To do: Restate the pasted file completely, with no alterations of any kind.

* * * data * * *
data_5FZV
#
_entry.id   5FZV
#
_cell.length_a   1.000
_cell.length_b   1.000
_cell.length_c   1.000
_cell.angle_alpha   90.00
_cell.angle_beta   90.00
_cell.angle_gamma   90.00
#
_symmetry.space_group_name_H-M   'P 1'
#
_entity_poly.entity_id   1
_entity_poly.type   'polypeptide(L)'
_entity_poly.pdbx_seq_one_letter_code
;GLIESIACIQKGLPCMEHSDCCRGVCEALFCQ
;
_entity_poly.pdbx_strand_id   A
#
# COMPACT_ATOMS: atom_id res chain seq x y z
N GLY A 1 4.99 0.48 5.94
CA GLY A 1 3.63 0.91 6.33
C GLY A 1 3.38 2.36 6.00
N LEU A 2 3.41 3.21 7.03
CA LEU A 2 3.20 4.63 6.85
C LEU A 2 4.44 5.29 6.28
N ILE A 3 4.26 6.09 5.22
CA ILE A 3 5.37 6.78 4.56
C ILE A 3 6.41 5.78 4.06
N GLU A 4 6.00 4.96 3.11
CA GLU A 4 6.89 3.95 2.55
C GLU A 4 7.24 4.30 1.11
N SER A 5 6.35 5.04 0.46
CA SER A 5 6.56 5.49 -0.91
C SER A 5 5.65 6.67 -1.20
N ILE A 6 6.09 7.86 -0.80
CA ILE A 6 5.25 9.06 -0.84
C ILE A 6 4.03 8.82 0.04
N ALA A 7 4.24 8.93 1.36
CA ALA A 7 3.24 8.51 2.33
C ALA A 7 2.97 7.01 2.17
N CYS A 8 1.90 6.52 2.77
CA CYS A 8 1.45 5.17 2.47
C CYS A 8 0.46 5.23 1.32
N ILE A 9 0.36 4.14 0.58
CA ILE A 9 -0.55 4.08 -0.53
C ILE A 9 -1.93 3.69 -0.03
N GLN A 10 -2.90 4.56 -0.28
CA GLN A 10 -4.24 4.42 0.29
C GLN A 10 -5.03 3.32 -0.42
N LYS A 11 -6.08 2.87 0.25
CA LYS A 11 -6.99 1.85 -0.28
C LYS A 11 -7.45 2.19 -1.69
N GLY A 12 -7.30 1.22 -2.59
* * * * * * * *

data_5FZV
#
_entry.id   5FZV
#
_cell.length_a   1.000
_cell.length_b   1.000
_cell.length_c   1.000
_cell.angle_alpha   90.00
_cell.angle_beta   90.00
_cell.angle_gamma   90.00
#
_symmetry.space_group_name_H-M   'P 1'
#
_entity_poly.entity_id   1
_entity_poly.type   'polypeptide(L)'
_entity_poly.pdbx_seq_one_letter_code
;GLIESIACIQKGLPCMEHSDCCRGVCEALFCQ
;
_entity_poly.pdbx_strand_id   A
#
# COMPACT_ATOMS: atom_id res chain seq x y z
N GLY A 1 4.99 0.48 5.94
CA GLY A 1 3.63 0.91 6.33
C GLY A 1 3.38 2.36 6.00
N LEU A 2 3.41 3.21 7.03
CA LEU A 2 3.20 4.63 6.85
C LEU A 2 4.44 5.29 6.28
N ILE A 3 4.26 6.09 5.22
CA ILE A 3 5.37 6.78 4.56
C ILE A 3 6.41 5.78 4.06
N GLU A 4 6.00 4.96 3.11
CA GLU A 4 6.89 3.95 2.55
C GLU A 4 7.24 4.30 1.11
N SER A 5 6.35 5.04 0.46
CA SER A 5 6.56 5.49 -0.91
C SER A 5 5.65 6.67 -1.20
N ILE A 6 6.09 7.86 -0.80
CA ILE A 6 5.25 9.06 -0.84
C ILE A 6 4.03 8.82 0.04
N ALA A 7 4.24 8.93 1.36
CA ALA A 7 3.24 8.51 2.33
C ALA A 7 2.97 7.01 2.17
N CYS A 8 1.90 6.52 2.77
CA CYS A 8 1.45 5.17 2.47
C CYS A 8 0.46 5.23 1.32
N ILE A 9 0.36 4.14 0.58
CA ILE A 9 -0.55 4.08 -0.53
C ILE A 9 -1.93 3.69 -0.03
N GLN A 10 -2.90 4.56 -0.28
CA GLN A 10 -4.24 4.42 0.29
C GLN A 10 -5.03 3.32 -0.42
N LYS A 11 -6.08 2.87 0.25
CA LYS A 11 -6.99 1.85 -0.28
C LYS A 11 -7.45 2.19 -1.69
N GLY A 12 -7.30 1.22 -2.59